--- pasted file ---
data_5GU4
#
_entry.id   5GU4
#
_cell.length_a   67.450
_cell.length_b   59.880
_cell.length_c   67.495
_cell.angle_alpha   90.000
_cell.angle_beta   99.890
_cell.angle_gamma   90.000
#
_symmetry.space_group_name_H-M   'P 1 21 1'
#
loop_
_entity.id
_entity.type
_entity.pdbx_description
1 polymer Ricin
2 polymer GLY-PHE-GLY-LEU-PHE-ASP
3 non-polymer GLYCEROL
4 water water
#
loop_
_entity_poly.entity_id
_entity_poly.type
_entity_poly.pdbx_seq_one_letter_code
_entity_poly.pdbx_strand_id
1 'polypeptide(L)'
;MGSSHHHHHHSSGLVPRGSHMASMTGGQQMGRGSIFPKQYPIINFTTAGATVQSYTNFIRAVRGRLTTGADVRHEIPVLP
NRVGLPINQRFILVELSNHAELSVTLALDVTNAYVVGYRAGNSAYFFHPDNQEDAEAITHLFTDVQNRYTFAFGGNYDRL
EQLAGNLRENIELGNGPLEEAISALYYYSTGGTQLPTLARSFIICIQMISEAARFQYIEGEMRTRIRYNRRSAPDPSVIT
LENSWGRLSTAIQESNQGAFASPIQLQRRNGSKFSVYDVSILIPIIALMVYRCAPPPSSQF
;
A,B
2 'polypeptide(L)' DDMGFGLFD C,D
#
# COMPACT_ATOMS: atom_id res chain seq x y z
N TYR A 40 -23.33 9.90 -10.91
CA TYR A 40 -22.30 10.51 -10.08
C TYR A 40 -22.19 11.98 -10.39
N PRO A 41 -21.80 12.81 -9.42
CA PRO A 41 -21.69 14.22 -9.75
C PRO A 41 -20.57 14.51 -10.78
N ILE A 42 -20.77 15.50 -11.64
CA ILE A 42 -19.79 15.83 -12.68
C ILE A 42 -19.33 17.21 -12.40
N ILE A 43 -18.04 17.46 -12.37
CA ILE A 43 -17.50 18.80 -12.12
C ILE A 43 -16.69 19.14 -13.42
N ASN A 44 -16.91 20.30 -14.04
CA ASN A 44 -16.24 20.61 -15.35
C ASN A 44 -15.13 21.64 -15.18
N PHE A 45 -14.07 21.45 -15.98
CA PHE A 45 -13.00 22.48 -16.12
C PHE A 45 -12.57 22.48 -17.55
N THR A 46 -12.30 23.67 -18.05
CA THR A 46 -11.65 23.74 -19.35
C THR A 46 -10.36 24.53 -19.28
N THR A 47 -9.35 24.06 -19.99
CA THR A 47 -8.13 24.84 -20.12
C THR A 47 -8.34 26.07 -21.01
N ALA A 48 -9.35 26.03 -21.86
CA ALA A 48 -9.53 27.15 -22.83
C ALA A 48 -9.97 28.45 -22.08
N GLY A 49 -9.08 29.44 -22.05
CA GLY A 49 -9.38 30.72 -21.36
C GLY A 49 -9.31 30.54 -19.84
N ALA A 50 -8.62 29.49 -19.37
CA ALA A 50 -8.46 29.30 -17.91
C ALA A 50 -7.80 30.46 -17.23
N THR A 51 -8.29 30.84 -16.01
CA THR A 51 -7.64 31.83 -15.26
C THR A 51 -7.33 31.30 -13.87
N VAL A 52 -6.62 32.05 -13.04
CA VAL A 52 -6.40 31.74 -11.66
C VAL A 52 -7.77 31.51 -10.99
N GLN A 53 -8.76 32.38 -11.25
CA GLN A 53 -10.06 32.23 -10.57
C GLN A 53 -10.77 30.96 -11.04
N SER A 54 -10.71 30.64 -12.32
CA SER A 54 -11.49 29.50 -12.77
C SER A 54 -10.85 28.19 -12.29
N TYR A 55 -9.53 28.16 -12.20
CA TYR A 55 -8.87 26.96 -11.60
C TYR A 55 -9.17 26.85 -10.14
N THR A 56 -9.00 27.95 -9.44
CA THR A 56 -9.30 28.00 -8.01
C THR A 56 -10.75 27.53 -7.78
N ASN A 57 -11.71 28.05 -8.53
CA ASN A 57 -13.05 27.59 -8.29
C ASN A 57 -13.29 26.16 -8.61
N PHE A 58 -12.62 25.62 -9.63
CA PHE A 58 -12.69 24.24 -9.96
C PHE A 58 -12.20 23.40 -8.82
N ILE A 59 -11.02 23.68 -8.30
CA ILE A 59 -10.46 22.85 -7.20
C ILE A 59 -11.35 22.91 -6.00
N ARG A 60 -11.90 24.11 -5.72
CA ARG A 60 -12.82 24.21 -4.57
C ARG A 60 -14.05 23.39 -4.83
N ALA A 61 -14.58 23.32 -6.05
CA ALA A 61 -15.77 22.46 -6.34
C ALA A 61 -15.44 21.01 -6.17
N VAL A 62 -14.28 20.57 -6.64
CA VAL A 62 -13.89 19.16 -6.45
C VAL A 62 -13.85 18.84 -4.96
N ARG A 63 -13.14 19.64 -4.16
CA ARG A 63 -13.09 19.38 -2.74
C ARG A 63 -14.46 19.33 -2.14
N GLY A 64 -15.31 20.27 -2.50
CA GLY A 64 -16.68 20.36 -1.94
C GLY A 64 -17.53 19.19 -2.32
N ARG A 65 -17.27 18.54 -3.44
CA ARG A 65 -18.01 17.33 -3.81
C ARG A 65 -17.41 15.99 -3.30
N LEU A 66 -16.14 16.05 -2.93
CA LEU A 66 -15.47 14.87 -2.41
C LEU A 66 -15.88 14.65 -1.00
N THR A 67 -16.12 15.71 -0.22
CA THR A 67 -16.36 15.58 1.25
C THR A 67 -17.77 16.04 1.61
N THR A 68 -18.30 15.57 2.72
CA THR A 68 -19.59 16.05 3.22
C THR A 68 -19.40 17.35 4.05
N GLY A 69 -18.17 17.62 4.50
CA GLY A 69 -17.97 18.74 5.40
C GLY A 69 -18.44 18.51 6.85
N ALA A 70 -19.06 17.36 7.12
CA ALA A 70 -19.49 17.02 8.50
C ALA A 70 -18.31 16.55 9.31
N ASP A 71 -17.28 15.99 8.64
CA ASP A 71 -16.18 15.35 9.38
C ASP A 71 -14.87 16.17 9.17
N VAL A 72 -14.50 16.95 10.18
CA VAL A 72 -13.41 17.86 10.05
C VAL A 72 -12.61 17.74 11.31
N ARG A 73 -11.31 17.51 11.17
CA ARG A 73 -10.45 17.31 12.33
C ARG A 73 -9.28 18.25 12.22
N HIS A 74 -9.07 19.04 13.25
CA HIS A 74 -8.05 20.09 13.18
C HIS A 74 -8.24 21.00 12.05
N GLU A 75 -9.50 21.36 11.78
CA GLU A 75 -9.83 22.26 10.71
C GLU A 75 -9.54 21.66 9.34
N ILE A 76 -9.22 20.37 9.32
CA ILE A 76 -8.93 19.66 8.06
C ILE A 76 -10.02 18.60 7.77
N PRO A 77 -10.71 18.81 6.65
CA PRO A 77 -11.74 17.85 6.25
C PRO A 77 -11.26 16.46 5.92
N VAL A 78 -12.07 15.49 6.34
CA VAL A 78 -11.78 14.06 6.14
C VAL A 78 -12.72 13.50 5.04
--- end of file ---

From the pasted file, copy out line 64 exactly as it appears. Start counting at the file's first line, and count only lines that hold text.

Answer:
C ALA A 48 -9.97 28.45 -22.08